• Fast weight loss: Sure, dropping pounds quickly sounds great, but it's not very realistic. Often, it takes a while for the weight to come off. Additionally, losing weight quickly is not very healthy. While the hormone diet expects people to lose 12 pounds in the first two weeks, the CDC says that people who lose 1-2 pounds per week are more likely to keep the weight off in the long term.
  • Changing your hormone levels may be risky: Hormones are involved in nearly every process in the body. Your body normally tightly controls levels of these molecules in order to keep everything working correctly. If you do end up drastically altering your hormones, you may end up with negative effects in other parts of the body. Please talk with your physician about this as hormone balancing is a very comprehensive undertaking and must be done with the help of a board-certified physician.
  • It's hard to know if your hormone levels are actually changing: Even if you follow the hormone diet exactly as written, you won't necessarily be sure which hormones are increasing or decreasing, or how much they're changing.

Overall, trying to control the levels of your many hormones through food might not be realistic, and could lead to further problems. If your body is healthy overall, then your hormone levels will be where they need to be. Abnormal hormone levels are often a sign of other health concerns.

Do You Need to Worry About Hormone Levels?

The body tightly controls how much of each hormone is made. Sometimes, health problems cause certain glands to make too much or too little of a hormone. This can lead to a hormone disorder, which may also be called an endocrine disorder. The most common disease in this category is diabetes, which occurs when the body doesn't make enough insulin, causing blood sugar levels to get too high. Another example is hypothyroidism. In this disorder, the thyroid doesn't make enough T3 and T4 hormones, leading different body processes to slow down.

Finding Out Your Hormone Levels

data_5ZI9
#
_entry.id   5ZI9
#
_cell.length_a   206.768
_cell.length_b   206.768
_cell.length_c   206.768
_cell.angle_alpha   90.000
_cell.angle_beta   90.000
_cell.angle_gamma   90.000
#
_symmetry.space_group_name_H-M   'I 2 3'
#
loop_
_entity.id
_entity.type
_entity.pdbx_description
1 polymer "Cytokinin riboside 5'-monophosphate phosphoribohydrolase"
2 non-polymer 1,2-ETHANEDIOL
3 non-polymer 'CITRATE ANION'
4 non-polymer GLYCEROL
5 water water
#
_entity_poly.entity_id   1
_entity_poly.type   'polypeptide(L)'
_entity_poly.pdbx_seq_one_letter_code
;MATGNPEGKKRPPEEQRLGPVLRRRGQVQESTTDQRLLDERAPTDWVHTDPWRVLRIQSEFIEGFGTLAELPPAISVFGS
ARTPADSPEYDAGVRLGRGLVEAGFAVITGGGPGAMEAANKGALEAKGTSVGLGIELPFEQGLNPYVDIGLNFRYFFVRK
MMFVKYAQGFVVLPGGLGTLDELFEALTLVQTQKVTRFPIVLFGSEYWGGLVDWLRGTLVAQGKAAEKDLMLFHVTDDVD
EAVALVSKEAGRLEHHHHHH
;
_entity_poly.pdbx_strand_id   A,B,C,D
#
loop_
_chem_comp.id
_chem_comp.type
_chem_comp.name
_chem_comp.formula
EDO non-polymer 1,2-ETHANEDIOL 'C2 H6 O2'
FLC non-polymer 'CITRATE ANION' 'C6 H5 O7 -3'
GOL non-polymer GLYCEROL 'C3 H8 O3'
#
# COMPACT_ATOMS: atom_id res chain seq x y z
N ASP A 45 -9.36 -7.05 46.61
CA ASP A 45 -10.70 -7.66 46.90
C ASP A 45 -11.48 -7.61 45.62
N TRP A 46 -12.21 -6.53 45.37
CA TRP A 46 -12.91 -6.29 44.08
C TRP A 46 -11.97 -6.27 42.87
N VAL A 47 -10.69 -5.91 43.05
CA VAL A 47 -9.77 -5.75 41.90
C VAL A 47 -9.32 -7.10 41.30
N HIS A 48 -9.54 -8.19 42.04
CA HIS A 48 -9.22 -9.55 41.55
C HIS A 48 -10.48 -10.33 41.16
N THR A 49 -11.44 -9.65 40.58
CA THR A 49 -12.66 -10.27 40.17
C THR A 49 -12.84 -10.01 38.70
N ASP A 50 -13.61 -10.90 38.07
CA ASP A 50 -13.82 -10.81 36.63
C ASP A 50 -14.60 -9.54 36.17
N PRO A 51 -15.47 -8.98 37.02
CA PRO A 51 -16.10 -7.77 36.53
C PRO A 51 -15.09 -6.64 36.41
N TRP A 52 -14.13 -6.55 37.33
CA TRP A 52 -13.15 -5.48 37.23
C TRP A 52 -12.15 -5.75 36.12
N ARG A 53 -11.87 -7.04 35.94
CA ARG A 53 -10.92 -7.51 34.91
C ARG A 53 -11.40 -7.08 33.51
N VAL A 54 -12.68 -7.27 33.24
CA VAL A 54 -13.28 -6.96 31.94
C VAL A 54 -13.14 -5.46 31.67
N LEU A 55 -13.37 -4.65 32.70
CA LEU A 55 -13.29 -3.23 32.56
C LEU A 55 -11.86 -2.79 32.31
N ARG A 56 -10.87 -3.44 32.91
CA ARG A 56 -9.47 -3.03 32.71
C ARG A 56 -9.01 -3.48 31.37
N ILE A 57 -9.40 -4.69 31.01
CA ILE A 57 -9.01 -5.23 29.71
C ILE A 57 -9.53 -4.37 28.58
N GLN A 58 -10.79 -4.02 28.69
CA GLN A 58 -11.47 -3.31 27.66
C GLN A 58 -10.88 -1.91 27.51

If you think that you may actually have a problem with certain hormones, the first step is talking to your doctor. Your primary care provider can help you test your hormone levels by drawing your blood. If you are female, you may also be able to have your gynecologist measure levels of your reproductive hormones. Your doctor can then help you understand whether there are any problems and what steps you can take.

Some companies also sell kits that allow you to test your hormone levels at home. This often involves collecting a sample of saliva, blood, or urine and mailing it in to a company. The company will then send you results that say what your levels of different hormones are and whether they are in a normal range. Again, it is important to take this information to your physician to review with you.

Treatment

If you are diagnosed with a hormone imbalance, there may be several different treatment options depending on what exactly the problem is. For example, if your thyroid produces too many hormones, you may be able to fix this through medication, radioactive treatment, or surgery to remove all or part of the thyroid.

Low hormone levels may be able to be fixed by taking man-made hormones in order to replace the ones that your body isn't making. One example of this is someone with diabetes taking insulin in order to help control blood sugar levels. Another example is a woman taking hormone replacement therapy while going through menopause. True hormone imbalances can usually be solved through medical means, rather than by going on a diet.

Conclusion

Overall, there is much we have yet to learn about hormones and the link with our food to our hormones and weight loss. Following the hormone diet could help you shed pounds, but any weight loss you see may be simply due to the fact that you're eating healthier foods and exercising more. Regardless of whether or not you're resetting your hormones, the hormone diet does contain many great ideas that can help people become healthier and weigh less.

Articles authored by Dr. Connor are intended to facilitate awareness about health and wellness matters generally and are not a substitute for professional medical attention or advice from your own healthcare practitioner, which is dependent on your detailed personal medical condition and history. You should always speak with your own qualified healthcare practitioner about any information in any articles you may read here before choosing to act or not act upon such information.